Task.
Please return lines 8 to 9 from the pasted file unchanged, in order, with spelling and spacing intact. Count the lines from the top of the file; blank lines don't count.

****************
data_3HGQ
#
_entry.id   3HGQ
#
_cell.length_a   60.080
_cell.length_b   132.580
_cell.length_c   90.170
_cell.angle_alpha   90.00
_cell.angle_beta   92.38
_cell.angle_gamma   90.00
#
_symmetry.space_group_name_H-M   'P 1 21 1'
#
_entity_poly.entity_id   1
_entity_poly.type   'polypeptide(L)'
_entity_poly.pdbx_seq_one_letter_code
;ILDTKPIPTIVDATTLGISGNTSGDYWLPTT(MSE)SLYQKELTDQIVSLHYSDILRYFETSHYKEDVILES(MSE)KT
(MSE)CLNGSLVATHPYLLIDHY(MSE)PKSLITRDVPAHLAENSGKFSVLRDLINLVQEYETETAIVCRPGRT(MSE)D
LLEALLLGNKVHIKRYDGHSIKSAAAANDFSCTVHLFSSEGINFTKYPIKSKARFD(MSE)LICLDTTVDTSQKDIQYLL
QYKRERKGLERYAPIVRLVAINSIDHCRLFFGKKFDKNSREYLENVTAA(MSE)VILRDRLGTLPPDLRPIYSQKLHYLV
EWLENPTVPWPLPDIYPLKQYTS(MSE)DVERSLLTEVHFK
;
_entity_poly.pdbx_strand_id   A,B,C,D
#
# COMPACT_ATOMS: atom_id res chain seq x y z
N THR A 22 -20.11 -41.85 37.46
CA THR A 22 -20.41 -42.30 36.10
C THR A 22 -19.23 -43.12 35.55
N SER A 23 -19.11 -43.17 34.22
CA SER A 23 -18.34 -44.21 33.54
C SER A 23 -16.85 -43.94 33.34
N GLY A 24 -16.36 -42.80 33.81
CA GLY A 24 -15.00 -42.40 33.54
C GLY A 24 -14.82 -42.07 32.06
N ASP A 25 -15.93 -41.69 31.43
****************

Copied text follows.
_cell.angle_alpha   90.00
_cell.angle_beta   92.38